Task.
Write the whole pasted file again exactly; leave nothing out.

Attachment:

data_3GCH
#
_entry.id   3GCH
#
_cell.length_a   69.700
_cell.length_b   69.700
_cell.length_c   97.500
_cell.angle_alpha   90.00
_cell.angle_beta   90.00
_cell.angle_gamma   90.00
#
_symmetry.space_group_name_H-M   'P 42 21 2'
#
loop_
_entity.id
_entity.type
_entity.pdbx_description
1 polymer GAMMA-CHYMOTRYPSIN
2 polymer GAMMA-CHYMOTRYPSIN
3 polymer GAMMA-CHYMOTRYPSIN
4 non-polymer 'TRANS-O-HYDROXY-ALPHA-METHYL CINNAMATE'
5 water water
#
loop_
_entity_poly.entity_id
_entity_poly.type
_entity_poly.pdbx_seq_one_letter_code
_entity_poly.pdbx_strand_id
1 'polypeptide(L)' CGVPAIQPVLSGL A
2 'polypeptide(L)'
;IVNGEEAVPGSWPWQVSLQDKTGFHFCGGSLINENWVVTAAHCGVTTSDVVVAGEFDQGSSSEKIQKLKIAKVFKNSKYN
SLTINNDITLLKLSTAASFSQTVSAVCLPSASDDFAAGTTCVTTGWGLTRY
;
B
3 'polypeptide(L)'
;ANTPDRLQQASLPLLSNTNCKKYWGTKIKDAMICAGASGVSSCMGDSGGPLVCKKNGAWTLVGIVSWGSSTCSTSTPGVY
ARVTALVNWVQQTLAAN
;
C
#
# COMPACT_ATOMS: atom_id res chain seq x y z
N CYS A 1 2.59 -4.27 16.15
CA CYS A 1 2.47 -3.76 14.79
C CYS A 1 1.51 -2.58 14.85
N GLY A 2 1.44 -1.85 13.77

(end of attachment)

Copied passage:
data_3GCH
#
_entry.id   3GCH
#
_cell.length_a   69.700
_cell.length_b   69.700
_cell.length_c   97.500
_cell.angle_alpha   90.00
_cell.angle_beta   90.00
_cell.angle_gamma   90.00
#
_symmetry.space_group_name_H-M   'P 42 21 2'
#
loop_
_entity.id
_entity.type
_entity.pdbx_description
1 polymer GAMMA-CHYMOTRYPSIN
2 polymer GAMMA-CHYMOTRYPSIN
3 polymer GAMMA-CHYMOTRYPSIN
4 non-polymer 'TRANS-O-HYDROXY-ALPHA-METHYL CINNAMATE'
5 water water
#
loop_
_entity_poly.entity_id
_entity_poly.type
_entity_poly.pdbx_seq_one_letter_code
_entity_poly.pdbx_strand_id
1 'polypeptide(L)' CGVPAIQPVLSGL A
2 'polypeptide(L)'
;IVNGEEAVPGSWPWQVSLQDKTGFHFCGGSLINENWVVTAAHCGVTTSDVVVAGEFDQGSSSEKIQKLKIAKVFKNSKYN
SLTINNDITLLKLSTAASFSQTVSAVCLPSASDDFAAGTTCVTTGWGLTRY
;
B
3 'polypeptide(L)'
;ANTPDRLQQASLPLLSNTNCKKYWGTKIKDAMICAGASGVSSCMGDSGGPLVCKKNGAWTLVGIVSWGSSTCSTSTPGVY
ARVTALVNWVQQTLAAN
;
C
#
# COMPACT_ATOMS: atom_id res chain seq x y z
N CYS A 1 2.59 -4.27 16.15
CA CYS A 1 2.47 -3.76 14.79
C CYS A 1 1.51 -2.58 14.85
N GLY A 2 1.44 -1.85 13.77